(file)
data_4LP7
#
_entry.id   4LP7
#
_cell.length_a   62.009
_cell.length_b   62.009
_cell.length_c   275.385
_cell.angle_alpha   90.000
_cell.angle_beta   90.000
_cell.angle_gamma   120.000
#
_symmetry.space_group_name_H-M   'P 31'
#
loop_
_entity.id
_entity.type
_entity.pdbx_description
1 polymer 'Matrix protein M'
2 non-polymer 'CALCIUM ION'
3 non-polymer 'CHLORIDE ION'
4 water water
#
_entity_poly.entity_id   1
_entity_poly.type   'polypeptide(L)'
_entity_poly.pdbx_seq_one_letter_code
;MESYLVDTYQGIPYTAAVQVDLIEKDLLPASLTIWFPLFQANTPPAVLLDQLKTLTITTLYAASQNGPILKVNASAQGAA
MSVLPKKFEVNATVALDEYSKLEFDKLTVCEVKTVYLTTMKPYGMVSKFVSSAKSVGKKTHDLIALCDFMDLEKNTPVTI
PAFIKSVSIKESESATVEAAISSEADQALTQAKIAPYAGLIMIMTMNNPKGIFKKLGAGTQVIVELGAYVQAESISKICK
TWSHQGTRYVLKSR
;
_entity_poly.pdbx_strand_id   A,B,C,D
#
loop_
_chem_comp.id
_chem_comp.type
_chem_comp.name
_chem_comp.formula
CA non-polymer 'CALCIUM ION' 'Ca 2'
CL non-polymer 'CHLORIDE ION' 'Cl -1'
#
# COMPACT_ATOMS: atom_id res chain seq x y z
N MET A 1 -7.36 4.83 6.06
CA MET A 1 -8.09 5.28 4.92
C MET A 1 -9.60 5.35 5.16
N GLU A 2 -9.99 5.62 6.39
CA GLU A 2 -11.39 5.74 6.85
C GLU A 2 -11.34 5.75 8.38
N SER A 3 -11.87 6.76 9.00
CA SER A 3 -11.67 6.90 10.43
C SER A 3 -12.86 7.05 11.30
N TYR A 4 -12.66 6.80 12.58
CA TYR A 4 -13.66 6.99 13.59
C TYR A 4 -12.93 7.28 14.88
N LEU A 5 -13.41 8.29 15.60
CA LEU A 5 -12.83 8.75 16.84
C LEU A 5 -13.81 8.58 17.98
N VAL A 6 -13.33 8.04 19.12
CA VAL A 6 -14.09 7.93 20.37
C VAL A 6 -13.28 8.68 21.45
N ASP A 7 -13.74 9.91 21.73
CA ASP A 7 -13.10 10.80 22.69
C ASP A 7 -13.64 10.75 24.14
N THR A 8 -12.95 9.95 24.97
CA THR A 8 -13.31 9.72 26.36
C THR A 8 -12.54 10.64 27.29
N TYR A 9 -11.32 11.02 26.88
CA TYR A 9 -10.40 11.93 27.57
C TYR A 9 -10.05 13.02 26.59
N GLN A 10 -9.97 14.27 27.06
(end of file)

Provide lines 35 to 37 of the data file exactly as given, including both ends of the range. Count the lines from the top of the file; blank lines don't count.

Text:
_chem_comp.type
_chem_comp.name
_chem_comp.formula